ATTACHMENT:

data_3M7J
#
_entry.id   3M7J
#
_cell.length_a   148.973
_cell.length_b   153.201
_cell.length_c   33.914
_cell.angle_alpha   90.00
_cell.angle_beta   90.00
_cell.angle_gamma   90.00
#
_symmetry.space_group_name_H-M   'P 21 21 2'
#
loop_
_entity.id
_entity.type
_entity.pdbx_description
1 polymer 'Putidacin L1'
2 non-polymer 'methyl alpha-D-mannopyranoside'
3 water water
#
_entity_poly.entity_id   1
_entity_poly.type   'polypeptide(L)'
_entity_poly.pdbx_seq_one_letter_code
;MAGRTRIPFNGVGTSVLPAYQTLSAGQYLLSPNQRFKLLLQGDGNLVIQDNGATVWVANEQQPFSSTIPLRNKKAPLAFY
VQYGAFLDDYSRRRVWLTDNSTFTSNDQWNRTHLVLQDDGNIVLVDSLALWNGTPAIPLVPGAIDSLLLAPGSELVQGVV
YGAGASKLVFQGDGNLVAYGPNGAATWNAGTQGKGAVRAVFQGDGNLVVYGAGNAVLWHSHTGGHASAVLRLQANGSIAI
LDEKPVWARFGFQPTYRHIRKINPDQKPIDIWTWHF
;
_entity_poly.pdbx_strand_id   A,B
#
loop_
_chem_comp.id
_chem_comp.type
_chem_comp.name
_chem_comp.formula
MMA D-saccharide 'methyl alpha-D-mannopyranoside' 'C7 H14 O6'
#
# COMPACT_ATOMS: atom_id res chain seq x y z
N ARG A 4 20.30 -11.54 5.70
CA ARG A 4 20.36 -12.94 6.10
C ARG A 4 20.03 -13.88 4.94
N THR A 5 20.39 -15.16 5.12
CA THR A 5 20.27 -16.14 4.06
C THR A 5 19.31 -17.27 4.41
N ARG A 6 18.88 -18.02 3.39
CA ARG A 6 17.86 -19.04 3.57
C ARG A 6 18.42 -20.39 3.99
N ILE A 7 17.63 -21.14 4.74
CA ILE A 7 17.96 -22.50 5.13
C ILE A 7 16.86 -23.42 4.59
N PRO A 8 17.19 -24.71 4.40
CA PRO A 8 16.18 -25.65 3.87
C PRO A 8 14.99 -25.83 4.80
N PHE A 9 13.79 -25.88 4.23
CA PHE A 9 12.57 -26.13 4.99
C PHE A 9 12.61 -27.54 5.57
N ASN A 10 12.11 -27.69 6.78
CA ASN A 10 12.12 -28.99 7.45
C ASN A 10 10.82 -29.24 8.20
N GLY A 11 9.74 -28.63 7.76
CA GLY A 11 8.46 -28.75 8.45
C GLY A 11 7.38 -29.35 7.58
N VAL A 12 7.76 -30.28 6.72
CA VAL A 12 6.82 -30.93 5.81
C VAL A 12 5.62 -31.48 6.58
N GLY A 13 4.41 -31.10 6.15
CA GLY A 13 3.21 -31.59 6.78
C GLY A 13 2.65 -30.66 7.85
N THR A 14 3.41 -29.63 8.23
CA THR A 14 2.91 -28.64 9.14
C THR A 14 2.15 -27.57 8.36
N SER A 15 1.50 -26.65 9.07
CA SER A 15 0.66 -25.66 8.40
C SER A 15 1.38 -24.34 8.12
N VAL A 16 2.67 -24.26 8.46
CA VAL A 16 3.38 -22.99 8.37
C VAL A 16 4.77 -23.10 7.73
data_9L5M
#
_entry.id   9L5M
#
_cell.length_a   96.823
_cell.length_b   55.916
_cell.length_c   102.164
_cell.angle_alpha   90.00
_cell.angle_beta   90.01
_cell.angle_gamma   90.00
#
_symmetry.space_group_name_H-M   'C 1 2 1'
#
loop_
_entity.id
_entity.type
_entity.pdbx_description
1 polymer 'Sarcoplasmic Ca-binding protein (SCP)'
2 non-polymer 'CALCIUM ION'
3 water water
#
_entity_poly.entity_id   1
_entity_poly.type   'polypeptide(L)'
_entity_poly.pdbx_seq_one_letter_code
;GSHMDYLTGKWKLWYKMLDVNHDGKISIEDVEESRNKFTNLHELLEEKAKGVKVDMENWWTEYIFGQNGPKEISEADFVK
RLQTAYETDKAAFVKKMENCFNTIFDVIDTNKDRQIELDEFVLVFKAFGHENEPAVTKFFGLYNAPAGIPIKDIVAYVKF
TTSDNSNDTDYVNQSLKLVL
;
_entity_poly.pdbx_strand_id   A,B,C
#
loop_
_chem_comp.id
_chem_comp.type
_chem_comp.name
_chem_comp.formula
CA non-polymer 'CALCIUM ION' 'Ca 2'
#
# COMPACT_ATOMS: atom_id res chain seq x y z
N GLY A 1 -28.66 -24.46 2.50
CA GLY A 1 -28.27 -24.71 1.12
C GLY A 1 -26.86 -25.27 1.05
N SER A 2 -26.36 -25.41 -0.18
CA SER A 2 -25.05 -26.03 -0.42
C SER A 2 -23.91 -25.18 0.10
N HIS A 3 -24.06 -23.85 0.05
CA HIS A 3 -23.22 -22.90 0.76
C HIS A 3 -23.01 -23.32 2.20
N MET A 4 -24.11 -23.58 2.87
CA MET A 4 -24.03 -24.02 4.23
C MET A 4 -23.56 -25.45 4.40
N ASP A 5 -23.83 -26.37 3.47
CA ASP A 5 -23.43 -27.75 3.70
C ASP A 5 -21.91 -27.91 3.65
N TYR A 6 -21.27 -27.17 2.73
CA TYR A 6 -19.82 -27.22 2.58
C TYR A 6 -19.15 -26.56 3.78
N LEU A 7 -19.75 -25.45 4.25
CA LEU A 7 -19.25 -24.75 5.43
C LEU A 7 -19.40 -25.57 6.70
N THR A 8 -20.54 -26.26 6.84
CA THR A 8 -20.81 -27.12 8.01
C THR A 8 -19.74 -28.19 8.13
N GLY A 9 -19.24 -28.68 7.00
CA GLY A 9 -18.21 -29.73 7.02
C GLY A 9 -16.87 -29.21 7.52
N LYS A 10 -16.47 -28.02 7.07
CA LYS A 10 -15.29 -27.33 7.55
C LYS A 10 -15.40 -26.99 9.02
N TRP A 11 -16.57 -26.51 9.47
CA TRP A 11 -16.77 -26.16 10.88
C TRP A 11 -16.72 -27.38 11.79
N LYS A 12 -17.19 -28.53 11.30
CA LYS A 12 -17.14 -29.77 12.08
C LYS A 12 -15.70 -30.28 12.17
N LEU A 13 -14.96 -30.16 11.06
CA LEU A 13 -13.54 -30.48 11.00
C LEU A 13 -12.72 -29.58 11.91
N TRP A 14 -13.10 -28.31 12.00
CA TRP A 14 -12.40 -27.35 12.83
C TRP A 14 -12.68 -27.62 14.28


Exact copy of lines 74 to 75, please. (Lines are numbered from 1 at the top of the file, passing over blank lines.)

CA SER A 15 0.66 -25.66 8.40
C SER A 15 1.38 -24.34 8.12